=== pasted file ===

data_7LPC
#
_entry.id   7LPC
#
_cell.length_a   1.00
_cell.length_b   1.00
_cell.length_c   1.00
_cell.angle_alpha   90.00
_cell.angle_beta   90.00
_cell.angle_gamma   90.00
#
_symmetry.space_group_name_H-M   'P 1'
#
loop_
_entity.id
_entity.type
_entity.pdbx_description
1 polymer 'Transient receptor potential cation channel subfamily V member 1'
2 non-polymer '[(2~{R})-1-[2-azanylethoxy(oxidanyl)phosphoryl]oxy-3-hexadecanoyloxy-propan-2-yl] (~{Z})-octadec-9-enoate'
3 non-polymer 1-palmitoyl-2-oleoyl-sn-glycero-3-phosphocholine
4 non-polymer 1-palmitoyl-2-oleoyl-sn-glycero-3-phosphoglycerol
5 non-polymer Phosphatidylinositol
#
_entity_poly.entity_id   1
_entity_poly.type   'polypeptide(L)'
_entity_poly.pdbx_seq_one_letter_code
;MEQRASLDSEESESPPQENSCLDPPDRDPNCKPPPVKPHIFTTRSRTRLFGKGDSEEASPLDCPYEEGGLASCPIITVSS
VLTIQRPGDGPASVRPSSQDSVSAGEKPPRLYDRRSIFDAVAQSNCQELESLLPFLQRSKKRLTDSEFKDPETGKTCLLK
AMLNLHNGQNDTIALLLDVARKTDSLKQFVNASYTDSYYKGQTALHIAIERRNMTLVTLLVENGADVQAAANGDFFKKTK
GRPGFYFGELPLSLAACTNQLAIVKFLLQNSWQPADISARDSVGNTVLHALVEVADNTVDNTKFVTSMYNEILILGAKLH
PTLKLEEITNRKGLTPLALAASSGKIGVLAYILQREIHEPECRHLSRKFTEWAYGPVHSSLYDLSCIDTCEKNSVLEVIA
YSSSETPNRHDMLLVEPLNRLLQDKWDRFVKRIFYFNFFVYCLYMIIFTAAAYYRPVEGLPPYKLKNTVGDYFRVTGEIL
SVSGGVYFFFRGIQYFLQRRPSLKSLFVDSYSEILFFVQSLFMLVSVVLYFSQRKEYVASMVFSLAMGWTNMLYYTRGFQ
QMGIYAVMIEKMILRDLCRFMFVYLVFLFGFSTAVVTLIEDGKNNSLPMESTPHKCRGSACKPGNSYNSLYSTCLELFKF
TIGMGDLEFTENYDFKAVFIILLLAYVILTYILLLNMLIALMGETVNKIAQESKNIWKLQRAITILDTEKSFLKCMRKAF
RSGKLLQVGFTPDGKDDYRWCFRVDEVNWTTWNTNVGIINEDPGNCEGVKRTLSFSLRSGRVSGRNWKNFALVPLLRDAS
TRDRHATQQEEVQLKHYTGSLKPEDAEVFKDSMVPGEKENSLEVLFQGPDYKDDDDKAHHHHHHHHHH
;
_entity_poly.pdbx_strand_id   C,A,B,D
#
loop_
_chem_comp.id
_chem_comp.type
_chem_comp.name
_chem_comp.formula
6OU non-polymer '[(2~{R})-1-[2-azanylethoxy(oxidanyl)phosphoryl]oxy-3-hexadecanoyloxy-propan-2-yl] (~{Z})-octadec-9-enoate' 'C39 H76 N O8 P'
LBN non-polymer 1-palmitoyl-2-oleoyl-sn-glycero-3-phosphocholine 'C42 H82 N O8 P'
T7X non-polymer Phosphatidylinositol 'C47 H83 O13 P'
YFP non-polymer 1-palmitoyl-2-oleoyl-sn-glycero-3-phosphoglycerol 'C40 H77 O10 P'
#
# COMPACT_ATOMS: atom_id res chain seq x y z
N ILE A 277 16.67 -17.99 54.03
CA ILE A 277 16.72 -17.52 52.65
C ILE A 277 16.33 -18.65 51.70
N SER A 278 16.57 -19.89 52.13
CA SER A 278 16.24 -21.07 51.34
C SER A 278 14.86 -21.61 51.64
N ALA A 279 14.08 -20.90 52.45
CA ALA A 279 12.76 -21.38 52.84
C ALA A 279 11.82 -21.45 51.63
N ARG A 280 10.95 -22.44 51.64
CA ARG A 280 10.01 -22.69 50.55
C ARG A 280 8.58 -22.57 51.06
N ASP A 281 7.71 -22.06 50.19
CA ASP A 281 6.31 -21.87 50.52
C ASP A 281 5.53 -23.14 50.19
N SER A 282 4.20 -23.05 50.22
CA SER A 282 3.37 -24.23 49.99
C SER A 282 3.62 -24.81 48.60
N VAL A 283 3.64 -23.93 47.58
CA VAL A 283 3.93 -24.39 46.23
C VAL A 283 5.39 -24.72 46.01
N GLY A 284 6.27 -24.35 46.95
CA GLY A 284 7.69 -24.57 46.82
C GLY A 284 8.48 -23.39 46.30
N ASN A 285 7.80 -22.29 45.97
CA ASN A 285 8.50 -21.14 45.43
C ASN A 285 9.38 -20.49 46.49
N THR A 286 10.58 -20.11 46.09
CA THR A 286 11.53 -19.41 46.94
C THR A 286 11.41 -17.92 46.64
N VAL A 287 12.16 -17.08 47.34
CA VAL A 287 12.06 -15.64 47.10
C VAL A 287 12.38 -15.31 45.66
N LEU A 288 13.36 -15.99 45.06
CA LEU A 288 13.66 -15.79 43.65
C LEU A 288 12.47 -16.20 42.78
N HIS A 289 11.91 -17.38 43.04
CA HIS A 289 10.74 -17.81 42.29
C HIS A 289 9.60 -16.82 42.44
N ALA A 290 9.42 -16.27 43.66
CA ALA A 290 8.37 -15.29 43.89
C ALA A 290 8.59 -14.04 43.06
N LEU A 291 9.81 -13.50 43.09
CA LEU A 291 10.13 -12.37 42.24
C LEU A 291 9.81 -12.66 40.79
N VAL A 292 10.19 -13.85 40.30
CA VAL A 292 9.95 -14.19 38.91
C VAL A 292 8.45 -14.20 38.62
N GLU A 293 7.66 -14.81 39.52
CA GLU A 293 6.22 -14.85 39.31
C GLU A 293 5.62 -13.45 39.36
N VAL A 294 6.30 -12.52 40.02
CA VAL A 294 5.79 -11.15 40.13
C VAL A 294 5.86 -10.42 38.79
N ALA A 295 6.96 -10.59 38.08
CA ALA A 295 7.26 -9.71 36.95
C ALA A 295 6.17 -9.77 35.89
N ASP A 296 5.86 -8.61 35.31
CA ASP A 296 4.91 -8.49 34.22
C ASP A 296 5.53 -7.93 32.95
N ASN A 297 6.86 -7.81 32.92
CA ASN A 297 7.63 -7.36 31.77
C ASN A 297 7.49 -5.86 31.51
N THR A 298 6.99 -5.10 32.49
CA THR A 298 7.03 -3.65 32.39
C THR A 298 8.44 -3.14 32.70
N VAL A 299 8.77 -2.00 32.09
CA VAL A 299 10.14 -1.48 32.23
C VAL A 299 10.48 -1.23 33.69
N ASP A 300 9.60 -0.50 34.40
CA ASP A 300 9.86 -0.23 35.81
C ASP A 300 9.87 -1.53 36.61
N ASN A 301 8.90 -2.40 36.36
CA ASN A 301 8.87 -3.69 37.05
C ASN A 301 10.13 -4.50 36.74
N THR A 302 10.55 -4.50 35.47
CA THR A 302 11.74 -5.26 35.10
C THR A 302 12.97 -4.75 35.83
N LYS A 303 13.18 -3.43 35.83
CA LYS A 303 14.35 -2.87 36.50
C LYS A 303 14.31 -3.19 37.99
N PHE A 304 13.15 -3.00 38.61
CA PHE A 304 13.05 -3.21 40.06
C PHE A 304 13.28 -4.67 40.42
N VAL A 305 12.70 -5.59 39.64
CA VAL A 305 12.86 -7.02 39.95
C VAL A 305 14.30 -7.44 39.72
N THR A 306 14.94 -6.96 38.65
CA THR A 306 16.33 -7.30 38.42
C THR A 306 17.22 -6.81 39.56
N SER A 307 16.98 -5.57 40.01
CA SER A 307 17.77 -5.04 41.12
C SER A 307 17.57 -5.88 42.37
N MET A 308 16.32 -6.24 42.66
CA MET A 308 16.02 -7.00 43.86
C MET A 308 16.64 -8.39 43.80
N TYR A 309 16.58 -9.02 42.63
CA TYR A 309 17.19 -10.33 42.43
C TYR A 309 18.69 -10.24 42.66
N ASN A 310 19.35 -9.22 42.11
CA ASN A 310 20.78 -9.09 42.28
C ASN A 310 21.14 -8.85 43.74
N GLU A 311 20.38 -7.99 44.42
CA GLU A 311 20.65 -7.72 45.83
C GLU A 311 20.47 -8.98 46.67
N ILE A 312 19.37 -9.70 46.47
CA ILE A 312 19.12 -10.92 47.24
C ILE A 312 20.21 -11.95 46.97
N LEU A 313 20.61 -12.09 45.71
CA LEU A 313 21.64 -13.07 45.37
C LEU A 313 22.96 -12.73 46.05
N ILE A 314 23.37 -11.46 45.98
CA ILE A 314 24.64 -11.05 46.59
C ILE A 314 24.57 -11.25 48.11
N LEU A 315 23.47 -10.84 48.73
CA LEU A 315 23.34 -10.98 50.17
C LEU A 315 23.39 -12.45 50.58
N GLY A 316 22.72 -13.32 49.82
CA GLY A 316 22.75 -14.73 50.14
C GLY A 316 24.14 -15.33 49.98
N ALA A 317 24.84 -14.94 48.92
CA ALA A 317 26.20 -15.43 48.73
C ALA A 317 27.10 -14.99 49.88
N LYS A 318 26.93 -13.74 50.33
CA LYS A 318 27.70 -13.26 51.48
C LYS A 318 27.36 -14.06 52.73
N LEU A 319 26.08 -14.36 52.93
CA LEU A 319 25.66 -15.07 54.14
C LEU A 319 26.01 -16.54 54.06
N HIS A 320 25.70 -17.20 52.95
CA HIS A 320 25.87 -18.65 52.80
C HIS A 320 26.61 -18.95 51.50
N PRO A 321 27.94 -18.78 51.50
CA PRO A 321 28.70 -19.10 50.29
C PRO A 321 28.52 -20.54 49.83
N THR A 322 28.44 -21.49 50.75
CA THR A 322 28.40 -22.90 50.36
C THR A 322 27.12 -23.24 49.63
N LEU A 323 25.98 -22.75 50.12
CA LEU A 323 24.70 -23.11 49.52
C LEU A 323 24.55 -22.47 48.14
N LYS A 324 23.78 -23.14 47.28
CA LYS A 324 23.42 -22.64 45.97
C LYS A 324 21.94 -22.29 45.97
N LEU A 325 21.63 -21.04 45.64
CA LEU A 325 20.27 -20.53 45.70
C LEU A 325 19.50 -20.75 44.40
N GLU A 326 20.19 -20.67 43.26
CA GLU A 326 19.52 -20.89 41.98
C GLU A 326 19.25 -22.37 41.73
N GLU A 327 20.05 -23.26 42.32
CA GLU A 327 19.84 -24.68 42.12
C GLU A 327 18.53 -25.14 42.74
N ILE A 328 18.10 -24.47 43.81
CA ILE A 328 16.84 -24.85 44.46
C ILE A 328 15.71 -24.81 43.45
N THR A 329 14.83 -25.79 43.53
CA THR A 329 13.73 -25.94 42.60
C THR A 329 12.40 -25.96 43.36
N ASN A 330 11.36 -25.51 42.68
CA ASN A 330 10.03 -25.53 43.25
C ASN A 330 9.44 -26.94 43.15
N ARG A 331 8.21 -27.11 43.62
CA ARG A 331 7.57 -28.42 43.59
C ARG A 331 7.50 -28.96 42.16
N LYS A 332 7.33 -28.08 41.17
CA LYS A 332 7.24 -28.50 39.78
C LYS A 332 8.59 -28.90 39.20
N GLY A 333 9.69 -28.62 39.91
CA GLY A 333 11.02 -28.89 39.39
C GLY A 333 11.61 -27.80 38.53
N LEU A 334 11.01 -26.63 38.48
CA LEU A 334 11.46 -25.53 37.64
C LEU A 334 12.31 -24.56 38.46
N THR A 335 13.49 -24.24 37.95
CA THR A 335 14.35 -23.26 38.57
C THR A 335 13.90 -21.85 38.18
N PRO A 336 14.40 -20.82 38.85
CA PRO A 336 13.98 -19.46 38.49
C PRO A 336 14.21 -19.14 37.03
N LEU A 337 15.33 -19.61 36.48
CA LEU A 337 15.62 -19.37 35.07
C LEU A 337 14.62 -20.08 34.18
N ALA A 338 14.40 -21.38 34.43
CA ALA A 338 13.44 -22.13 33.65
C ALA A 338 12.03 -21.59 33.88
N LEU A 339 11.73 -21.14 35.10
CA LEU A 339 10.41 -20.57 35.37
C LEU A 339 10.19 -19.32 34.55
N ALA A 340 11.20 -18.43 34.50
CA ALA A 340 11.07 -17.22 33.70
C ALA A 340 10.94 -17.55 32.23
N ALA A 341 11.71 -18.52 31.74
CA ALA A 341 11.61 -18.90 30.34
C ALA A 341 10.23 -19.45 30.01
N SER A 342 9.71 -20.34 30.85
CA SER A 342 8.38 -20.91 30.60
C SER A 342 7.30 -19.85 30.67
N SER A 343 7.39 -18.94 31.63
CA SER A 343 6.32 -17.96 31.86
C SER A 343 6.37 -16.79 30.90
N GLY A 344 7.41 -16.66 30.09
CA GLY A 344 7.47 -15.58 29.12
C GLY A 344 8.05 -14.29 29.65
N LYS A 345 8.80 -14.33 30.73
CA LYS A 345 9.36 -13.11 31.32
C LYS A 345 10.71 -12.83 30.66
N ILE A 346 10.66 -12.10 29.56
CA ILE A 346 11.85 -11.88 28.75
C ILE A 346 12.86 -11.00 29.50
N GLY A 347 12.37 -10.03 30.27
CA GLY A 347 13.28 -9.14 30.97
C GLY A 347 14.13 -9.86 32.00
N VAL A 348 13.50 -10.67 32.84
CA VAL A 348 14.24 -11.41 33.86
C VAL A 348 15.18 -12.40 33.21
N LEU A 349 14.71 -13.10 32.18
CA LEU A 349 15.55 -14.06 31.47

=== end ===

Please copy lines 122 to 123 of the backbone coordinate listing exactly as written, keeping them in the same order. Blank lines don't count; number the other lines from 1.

CA ASP A 300 9.86 -0.23 35.81
C ASP A 300 9.87 -1.53 36.61